Before we go on, let’s review the three aspects of discipleship by a comparison with the marriage of Queen Esther. When she received the Persian king’s hand in marriage she entered a new covenant based on the king’s love (like positional discipleship). She then adjusted to married life and functioned in her role as a faithful wife (like ideal discipleship)–unlike Queen Vashti who failed in this area. In her case, Esther had a special opportunity in this relationship–she was the queen of Persia, the world empire back in the fifth century B.C. (like special discipleship).
3. The rich young ruler forfeited special discipleship (Matt. 19:16-22).
This young man was implicitly warned of his self righteousness and materialism that stood in the way of his salvation, and he loved material things which blocked his full commitment to Christ.
He was also summoned to accompany Jesus, witness His miracles, and hear His teaching fist hand. He forfeited this special discipleship in the presence of Jesus because of a lack of hope–it was replaced by temporal concerns.
When the young man excitedly approached Christ, his interest was in achieving eternal life. However, when he did not repent and forsake his misplaced faith, he lost real hope.
The young man was a ruler; his values were wrapped up in an earthly, temporary dominion.
Christ associated giving with hope: “Do not lay up for yourselves treasures on earth, where moth and rust destroy and where thieves break in and steal; but lay up for yourselves treasures in heaven, where neither moth nor rust destroys and where thieves do not break in and steal. For where your treasure is, there your heart will be also” (Matt. 6:19-21).
Consider the opportunity offered to this rich man. He could have gained an eternal treasure! Jesus promised him this compensation: “… go, sell what you have and give to the poor, and you will have treasure in heaven” (Matt. 19:21). It sounded like a radical challenge, and it was. Assuming the rich young man never repented and returned to Jesus later, he has an eternal regret for wasting his resources on his short-lived, insignificant “kingdom.”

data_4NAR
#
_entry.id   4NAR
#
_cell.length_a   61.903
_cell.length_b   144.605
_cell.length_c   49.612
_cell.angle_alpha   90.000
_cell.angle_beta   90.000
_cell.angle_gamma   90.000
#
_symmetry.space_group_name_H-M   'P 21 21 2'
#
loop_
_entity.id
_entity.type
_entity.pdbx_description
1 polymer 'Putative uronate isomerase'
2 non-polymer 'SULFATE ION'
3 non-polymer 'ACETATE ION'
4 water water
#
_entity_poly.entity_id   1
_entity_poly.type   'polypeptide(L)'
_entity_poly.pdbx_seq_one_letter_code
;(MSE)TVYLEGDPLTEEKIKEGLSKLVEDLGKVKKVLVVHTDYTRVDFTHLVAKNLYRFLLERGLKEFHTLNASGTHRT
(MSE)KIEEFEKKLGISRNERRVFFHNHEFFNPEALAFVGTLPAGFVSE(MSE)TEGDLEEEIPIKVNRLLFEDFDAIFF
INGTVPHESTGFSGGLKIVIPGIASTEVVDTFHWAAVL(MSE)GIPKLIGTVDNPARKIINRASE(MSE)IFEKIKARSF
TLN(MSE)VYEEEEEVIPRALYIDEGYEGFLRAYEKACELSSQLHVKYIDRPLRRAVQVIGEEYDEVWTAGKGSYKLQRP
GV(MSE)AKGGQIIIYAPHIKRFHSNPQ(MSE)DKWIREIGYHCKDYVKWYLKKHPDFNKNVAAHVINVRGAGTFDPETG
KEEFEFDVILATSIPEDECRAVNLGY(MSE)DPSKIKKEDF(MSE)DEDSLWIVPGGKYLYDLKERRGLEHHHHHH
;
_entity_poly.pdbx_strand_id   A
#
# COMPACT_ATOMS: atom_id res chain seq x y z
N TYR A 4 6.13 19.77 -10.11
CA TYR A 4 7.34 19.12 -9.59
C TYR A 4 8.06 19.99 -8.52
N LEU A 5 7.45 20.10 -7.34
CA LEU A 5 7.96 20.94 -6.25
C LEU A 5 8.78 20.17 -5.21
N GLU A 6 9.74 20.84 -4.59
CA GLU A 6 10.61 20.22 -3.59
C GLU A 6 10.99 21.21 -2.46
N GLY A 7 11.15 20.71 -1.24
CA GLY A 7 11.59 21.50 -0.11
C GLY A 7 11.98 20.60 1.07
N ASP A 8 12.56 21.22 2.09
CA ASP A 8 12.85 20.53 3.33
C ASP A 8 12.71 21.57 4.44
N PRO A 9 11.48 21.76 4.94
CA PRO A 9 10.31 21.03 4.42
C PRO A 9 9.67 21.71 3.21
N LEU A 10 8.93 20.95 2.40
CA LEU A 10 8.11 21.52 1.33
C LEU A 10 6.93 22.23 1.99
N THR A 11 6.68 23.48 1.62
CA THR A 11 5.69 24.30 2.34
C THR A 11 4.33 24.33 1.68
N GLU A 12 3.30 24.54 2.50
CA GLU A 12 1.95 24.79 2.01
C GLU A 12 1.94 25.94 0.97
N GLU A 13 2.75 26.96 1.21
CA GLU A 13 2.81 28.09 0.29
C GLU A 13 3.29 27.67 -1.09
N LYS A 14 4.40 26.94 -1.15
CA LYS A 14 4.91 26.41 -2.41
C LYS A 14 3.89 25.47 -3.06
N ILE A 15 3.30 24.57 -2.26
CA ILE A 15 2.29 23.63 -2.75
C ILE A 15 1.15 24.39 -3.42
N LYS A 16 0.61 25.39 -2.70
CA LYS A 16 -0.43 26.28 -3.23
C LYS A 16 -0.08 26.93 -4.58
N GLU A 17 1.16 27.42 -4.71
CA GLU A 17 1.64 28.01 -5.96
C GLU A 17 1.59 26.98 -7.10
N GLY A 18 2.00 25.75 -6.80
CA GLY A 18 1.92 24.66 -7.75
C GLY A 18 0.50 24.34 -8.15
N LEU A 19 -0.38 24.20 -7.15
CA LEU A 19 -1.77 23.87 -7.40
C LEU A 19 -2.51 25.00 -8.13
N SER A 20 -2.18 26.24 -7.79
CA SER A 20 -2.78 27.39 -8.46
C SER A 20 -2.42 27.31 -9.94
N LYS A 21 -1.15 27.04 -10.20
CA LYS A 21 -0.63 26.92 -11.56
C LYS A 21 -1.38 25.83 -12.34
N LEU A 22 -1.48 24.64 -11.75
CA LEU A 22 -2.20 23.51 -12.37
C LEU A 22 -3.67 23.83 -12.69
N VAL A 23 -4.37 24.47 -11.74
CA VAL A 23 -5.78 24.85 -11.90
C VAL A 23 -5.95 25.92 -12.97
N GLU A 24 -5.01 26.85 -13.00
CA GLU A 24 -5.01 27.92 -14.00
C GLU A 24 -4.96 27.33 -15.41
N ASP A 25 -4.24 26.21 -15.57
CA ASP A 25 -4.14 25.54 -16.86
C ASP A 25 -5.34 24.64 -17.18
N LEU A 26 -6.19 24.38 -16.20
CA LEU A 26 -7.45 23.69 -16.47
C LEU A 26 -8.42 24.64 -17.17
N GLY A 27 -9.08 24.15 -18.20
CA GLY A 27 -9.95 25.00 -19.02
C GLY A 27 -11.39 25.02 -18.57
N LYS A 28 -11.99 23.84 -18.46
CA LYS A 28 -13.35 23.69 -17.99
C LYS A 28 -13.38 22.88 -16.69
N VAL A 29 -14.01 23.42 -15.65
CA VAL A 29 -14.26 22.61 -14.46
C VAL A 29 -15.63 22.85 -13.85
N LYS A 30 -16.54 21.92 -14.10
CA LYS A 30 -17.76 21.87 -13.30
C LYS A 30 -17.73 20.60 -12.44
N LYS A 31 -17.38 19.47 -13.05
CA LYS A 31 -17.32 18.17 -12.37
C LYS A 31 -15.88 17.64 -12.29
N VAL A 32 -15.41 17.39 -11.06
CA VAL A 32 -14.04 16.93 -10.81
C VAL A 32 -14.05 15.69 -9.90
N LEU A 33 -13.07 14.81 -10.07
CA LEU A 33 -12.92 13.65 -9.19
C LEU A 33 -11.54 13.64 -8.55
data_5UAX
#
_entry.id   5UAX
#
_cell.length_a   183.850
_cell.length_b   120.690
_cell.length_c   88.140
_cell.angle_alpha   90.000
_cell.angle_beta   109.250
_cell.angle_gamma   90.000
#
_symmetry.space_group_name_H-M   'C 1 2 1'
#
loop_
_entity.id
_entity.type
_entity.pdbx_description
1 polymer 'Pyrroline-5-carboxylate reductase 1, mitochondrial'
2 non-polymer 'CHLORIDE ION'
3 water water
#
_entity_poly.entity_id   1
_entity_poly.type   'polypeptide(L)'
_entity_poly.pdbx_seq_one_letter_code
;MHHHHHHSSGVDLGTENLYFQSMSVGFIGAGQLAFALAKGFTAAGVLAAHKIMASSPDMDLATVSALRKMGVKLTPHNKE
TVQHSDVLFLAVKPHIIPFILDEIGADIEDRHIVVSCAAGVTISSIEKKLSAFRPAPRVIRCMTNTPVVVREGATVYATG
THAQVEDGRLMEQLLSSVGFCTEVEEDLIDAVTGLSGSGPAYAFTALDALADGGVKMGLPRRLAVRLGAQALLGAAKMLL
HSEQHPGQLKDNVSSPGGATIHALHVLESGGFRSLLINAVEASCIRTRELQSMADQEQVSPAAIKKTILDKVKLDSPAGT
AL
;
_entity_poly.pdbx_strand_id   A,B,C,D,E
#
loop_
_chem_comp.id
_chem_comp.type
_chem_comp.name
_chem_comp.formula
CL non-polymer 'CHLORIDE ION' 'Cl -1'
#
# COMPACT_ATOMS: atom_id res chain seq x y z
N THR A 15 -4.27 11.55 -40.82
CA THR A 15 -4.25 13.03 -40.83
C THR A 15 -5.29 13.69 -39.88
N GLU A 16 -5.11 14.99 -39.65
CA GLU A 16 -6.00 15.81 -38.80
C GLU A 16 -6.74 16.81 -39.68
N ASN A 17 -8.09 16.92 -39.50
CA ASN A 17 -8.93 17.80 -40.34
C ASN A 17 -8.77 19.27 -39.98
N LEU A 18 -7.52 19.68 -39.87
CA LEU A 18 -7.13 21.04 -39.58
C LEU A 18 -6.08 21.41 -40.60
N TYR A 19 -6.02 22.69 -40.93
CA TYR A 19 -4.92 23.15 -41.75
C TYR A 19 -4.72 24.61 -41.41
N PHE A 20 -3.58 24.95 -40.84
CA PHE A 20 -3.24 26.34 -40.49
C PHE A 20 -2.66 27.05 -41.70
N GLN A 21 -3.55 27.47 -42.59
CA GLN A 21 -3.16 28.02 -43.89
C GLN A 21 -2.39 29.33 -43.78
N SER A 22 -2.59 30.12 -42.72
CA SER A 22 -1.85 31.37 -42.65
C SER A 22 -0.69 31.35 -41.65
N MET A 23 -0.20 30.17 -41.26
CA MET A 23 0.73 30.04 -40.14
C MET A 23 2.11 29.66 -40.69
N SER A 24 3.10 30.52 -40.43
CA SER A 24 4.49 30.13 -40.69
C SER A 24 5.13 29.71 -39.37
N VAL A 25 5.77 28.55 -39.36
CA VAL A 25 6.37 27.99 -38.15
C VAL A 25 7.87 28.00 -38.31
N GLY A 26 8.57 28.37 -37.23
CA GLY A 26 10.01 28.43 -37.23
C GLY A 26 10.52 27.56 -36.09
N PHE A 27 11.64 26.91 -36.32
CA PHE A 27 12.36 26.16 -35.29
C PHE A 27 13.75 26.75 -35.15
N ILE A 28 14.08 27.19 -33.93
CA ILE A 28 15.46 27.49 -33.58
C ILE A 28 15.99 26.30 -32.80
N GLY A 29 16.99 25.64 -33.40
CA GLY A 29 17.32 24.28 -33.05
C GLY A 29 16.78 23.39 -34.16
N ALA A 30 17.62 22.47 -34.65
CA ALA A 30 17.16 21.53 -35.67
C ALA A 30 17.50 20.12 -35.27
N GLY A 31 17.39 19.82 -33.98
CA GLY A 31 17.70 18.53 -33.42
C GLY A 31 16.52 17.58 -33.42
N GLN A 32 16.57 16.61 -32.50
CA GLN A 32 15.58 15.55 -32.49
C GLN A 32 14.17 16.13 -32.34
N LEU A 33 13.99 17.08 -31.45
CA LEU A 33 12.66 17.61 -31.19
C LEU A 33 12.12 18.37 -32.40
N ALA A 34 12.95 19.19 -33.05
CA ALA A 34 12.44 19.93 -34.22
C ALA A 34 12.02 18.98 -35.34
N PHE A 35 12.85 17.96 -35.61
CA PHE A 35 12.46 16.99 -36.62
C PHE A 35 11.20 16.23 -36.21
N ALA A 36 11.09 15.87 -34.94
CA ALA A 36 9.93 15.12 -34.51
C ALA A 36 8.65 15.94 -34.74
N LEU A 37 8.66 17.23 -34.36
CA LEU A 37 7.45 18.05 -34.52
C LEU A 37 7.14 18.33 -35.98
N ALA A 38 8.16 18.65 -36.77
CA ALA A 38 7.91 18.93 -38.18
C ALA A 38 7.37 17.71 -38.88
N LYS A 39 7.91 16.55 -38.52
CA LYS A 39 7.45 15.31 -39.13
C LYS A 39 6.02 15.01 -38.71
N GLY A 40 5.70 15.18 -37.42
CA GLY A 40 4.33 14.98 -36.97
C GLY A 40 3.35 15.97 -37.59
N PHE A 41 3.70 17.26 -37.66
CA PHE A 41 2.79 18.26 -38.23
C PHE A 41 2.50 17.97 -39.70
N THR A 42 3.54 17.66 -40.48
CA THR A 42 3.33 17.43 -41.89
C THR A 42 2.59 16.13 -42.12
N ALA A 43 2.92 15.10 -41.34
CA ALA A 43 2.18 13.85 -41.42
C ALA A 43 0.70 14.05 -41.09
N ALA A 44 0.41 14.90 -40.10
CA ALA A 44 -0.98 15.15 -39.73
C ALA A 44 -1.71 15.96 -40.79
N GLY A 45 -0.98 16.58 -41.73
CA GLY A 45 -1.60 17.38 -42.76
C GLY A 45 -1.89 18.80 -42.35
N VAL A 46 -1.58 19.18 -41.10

What a contrast to recognize the scope and eternal duration of Christ’s dominion! His kingdom is no mere natural, political rule. Remember Christ’s words to Pilate during His trial: “My kingdom is not of this world. If My kingdom were of this world, My servants would fight, so that I should not be delivered to the Jews; but now My kingdom is not from here” (John 18:36). When the Jewish ruling council was desperate to find a witness to condemn Jesus, they could find none. However, to fulfill His redemptive mission, Jesus gave them a testimony they could use in their murderous deliberations: “… Nevertheless, I say to you, hereafter you will see the Son of Man sitting at the right hand of the Power, and coming on the clouds of heaven” (Matt. 26:64). The Sanhedrin accused Jesus of blasphemy; in doing so they committed that very crime as they condemned the innocent King of glory (1 Cor. 2:8; Psalm 24).
Christ’s prediction was an allusion to Daniel’s prophecy of the Messiah’s glorious return: “I was watching in the night visions, And behold, One like the Son of Man, Coming with the clouds of heaven! He came to the Ancient of Days, And they brought Him near before Him. Then to Him was given dominion and glory and a kingdom, That all peoples, nations, and languages should serve Him. His dominion is an everlasting dominion, Which shall not pass away, And His kingdom the one Which shall not be destroyed” (Dan. 7:13,14). Christ’s disciples were given the hope of reigning with Christ in the age to come! (1 Cor. 6:3; 2 Tim. 2;12; Rev. 5:10).
After the young man turned his back on Christ and walked away, the Lord confirmed His special disciples’ hope: “Assuredly I say to you, that in the regeneration, when the Son of Man sits on the throne of His glory, you who have followed Me will also sit on twelve thrones, judging the twelve tribes of Israel. And everyone who has left houses or brothers or sisters or father or mother or wife or children or lands, for My name’s sake, shall receive a hundredfold, and inherit eternal life. But many who are first will be last, and the last first” (Matt. 19:28-30).
In light of this case of the rich young ruler, beware of the danger of forfeited discipleship. Have you received Christ’s salvation that is offered freely by grace through faith? He also calls you to wholehearted devotion and lifelong learning. As a true believer you have the added blessing of Christ indwelling presence, so your discipleship is special too.
Part 4 of 4
Copyright 2007 by John Woodward. Permission is granted to reprint this article for non-commercial use. Bible quotations are from the New King James Version, copyright 1982 by Thomas Nelson.